LOWER COSTS Where You Can
If you're choosing a printing, framing can be costly. Keep costs down by only using designs that fit in standard-sized frames, that are way cheaper than custom frames. You can even look for old-fashioned frames at garage and house sales and then work backward, completing the photo once you've the frame.
Or, one of the advantages of a wall-mounted shelf or other unorthodox design is the lack of structure - that can often be a big cost savings. There are often creative workarounds. The business Wellmade offers Gallery STiiCKs that can style any poster on two attributes for a fraction of what traditional framing costs - that's what I selected for my three prints above the foundation.
There are also companies that print out photos onto canvas or lumber - which don't need a frame whatsoever. If you are a shutterbug and also have some great pictures you'd like to hang, this may be your chance. Shutterfly offers this service, for example, and you may often find half-off deals.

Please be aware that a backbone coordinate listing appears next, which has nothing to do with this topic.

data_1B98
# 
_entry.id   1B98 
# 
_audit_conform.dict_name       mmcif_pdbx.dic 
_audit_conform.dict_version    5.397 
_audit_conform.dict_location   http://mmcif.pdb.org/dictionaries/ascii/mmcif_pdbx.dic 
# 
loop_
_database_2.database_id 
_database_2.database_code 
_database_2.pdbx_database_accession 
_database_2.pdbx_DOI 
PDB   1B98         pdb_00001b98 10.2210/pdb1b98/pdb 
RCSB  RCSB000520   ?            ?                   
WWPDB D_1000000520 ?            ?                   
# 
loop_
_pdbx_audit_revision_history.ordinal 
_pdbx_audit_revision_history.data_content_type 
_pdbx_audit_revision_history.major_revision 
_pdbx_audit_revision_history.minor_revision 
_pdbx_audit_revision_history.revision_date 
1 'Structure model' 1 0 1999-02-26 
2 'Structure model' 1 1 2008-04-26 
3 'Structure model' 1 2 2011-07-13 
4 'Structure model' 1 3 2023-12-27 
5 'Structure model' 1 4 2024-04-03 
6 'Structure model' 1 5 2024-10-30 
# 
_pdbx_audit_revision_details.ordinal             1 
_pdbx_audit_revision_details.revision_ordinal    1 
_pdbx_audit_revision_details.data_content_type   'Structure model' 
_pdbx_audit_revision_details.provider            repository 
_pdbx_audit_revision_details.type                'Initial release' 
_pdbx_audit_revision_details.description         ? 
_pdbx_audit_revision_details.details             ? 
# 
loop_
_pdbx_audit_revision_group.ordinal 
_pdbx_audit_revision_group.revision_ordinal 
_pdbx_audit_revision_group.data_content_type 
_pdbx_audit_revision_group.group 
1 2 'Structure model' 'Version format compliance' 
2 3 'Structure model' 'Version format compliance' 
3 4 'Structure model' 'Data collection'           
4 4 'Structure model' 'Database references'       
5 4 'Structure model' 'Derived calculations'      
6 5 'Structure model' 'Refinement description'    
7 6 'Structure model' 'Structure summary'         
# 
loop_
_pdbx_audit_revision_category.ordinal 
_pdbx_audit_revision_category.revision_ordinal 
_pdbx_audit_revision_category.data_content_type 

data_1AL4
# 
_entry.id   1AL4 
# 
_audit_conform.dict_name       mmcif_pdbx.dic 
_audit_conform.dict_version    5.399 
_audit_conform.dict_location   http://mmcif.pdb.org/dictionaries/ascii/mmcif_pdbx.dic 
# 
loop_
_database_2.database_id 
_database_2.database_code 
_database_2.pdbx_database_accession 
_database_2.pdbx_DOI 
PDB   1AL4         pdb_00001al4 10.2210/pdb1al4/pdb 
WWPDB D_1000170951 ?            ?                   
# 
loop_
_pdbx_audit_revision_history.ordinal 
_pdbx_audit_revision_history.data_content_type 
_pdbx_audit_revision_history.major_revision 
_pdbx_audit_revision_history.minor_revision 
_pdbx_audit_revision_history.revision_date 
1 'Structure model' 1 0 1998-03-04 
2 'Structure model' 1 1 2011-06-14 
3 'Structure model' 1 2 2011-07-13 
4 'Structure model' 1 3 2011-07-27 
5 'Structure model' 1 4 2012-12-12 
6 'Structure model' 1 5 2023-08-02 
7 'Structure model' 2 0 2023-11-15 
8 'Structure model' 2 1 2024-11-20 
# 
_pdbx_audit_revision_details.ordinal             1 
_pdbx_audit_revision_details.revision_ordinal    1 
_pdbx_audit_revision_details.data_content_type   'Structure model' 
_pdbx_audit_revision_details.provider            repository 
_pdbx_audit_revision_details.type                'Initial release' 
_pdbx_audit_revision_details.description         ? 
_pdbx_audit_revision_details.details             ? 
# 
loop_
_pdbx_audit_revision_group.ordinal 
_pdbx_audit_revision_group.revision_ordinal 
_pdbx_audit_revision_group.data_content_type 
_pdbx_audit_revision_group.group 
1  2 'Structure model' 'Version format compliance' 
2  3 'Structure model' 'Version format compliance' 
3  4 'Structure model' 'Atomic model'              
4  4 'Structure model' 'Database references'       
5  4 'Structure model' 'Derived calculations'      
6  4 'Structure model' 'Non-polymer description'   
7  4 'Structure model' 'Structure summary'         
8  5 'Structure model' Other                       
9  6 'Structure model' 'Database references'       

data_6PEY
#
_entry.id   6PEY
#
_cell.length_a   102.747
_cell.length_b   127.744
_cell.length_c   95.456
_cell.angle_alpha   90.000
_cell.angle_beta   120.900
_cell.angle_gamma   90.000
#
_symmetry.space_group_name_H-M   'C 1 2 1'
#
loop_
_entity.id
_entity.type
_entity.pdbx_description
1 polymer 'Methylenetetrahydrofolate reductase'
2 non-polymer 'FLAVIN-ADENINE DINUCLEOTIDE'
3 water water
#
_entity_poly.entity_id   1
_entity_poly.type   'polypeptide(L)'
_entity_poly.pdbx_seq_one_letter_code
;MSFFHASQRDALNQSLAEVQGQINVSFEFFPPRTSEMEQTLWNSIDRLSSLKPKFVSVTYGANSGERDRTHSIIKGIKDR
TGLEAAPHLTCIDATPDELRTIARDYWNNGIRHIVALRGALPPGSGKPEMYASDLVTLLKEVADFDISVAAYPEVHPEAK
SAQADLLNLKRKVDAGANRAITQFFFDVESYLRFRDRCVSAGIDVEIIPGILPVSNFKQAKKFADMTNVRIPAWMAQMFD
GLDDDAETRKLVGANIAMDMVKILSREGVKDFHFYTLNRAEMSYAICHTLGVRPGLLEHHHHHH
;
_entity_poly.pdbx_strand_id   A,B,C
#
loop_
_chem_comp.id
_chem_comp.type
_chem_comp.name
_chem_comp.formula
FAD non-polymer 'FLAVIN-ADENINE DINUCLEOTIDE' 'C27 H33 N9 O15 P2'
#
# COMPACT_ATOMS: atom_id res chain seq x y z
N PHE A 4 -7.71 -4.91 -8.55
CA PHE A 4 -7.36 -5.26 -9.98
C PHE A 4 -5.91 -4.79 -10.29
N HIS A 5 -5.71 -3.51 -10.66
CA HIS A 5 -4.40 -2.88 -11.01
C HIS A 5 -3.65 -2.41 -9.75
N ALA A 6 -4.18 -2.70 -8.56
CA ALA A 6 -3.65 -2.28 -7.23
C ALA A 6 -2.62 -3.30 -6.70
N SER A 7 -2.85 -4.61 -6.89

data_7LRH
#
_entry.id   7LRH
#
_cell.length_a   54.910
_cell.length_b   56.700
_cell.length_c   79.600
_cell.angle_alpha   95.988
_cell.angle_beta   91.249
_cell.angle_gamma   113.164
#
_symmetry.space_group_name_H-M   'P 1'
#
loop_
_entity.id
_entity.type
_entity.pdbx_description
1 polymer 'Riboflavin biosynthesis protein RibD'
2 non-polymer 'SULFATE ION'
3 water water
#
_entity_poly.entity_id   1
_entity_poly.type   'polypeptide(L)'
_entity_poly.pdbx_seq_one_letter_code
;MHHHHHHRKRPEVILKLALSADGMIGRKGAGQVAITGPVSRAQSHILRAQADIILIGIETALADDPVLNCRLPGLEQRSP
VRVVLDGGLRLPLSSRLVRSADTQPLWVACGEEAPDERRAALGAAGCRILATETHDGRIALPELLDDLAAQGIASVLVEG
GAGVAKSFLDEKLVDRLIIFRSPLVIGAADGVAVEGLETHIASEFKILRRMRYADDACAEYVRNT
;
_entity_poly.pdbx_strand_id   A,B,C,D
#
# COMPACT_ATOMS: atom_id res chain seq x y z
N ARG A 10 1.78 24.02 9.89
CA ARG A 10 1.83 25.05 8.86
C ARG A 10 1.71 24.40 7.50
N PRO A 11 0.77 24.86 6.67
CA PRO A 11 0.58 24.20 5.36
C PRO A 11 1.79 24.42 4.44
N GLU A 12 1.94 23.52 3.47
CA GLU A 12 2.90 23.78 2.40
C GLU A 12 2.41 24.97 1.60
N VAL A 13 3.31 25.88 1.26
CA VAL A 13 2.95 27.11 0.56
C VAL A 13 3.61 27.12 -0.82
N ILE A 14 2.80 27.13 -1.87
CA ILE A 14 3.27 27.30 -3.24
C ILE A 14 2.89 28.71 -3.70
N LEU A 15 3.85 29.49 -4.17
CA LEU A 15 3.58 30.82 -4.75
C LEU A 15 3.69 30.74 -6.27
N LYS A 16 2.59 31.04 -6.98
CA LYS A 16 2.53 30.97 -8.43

For my dining area (pictured above), which also has high ceilings and blends directly into the living room, I had fashioned two prints made and chose a custom size for every single that fit the wall-space beautifully. Because I'm a deal-hunter, the blended pair cost a lower amount than $100 - about the price of getting one large-ish poster custom framed.
Deciding on the best art for a big space isn't easy - but it could be done invest the the time to really plan out what you need. Think through the size, type, color, framing and cost of what you want. And get ideas from the internet and beyond - sites like Houzz can give you great ideas, as can home d?cor journals, or even just shopping at home goods stores and viewing the way they have their showrooms create.
The key is visualizing the thing you need before you own it and then patiently working toward finding the right skill at the right cost for your space. Don't dash things - Rome wasn't built-in a day, and your home won't be decorated per day. But when your home is fully decorated, it will look fabulous!